By swabbing his patient's cheek, Dr. Andrew Kenler avoids even one woman from hearing this:

"About 1,000, maybe 1,500, women are told. 'Hey, Mrs. Jones, you have breast cancer,' and she does not," said Kenler, breast surgeon, Bridgeport Hospital, Bridgeport, Connecticut.

Kenler said so many steps go into testing breast biopsies that human errors can occur, and do. A simple DNA test ends the mix-ups and, more importantly, the consequences.

"She can have unnecessary surgery, lumpectomy, mastectomy, [and] unnecessary chemotherapy," said Kenler, who advises all his patients to take the "know error" test.

The test costs $300, and every positive breast biopsy is sent to the test's lab in Indianapolis to match with the DNA on file. A match means his patient is getting her correct results.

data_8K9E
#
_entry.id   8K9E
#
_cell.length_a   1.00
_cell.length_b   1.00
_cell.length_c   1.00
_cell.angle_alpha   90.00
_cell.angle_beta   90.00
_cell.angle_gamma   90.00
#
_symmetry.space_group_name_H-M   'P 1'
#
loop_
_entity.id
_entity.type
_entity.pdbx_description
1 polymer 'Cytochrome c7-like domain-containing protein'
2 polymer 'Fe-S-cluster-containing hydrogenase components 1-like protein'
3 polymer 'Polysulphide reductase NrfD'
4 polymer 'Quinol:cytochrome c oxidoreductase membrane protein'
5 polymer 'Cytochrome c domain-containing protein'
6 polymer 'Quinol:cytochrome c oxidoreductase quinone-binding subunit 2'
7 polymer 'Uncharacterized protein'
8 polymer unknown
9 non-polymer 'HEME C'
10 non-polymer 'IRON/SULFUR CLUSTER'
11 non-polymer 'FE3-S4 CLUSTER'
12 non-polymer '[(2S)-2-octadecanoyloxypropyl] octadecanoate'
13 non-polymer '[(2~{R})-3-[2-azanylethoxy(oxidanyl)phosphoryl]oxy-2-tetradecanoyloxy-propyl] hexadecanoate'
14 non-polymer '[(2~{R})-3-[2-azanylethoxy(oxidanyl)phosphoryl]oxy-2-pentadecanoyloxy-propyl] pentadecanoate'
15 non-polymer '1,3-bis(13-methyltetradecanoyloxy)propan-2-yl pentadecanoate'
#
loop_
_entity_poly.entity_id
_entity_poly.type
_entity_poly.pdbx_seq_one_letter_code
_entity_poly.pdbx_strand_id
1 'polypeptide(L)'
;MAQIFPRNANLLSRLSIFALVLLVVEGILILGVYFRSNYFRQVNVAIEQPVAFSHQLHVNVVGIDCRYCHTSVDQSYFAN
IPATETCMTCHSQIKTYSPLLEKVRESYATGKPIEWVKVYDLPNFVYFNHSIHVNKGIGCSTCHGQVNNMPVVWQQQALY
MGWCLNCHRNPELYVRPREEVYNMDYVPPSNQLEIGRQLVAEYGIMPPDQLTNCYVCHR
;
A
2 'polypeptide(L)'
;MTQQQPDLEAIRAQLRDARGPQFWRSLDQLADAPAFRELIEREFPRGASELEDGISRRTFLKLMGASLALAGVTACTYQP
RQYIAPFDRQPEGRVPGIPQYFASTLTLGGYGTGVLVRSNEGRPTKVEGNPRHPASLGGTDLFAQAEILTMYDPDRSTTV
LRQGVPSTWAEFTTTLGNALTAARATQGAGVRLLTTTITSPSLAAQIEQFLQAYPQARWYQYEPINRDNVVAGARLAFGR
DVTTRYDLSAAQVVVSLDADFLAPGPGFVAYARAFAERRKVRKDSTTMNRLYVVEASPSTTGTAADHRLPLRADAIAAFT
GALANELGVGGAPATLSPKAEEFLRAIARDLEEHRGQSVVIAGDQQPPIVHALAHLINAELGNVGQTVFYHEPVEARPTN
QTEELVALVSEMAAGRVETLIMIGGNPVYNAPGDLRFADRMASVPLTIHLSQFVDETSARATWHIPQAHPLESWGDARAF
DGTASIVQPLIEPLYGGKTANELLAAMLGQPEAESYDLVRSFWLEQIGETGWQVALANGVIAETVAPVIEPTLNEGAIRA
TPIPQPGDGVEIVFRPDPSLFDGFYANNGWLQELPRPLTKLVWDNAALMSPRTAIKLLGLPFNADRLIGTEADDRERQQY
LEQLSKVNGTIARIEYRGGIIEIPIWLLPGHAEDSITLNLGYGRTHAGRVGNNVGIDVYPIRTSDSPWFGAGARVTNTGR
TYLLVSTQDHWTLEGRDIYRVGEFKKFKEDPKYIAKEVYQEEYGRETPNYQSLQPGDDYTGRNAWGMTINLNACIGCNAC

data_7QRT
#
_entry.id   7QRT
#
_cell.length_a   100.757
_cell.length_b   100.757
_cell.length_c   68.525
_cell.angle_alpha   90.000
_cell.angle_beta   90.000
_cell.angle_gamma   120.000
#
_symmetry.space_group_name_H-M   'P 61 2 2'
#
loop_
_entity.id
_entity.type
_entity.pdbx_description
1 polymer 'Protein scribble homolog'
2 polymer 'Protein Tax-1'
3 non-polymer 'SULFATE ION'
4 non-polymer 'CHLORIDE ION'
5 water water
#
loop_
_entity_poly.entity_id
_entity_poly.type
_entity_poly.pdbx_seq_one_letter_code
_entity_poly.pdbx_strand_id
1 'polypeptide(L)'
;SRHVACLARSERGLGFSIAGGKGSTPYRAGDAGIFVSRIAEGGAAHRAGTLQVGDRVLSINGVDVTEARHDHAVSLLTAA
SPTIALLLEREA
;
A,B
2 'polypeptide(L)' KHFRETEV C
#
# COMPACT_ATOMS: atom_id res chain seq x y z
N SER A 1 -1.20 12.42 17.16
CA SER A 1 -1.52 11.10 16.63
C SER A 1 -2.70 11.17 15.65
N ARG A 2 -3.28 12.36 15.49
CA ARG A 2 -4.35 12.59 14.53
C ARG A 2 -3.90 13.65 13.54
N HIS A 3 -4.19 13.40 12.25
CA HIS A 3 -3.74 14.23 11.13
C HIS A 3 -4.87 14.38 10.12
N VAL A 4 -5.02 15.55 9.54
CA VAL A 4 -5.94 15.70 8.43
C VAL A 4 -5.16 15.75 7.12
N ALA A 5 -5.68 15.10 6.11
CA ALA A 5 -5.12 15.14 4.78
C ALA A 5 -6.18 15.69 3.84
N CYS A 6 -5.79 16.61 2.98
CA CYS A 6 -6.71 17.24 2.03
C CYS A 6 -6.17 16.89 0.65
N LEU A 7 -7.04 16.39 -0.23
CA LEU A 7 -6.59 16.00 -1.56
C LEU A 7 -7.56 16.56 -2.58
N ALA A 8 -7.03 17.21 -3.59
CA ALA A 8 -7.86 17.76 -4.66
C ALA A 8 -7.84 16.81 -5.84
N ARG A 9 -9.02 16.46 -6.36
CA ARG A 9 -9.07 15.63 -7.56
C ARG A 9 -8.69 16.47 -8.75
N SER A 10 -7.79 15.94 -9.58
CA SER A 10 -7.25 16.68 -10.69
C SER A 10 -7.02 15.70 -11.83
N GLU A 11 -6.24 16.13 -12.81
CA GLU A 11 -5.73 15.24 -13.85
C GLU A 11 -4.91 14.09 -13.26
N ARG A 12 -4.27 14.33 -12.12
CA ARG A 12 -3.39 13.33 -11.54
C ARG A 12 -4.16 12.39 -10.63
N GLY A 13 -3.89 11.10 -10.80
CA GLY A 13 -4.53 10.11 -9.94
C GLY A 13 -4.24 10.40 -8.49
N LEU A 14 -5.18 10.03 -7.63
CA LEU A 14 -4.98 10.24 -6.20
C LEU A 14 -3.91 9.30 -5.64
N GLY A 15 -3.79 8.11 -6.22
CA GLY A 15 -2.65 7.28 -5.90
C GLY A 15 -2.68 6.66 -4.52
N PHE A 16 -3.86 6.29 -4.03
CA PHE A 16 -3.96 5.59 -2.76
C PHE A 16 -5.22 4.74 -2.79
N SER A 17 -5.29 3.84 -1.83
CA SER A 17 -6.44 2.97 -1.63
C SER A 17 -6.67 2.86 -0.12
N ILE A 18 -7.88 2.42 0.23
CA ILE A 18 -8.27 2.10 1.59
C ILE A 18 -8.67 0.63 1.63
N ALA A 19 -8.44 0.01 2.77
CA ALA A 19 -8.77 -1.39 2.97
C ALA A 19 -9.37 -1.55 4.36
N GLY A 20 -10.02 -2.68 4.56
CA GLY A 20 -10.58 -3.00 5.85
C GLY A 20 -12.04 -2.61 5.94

For Jacquelyn Conlon, it wasn't what she wanted to hear two years ago.

"I had stage 2A breast cancer," Conlon said.

She got the truth because, as thousands of women are told, they "do" have it but actually don't, another woman is being told she "doesn't" have it and she does.

"It gives you the confidence that your diagnosis is truly indeed your diagnosis," explained Conlon, who got her answer, completed her treatment and lives cancer-free today.

In some cases, the test is covered by insurance. In instances where it is not, many women have chosen to pay $300 out of pocket and purchase the know error test themselves.

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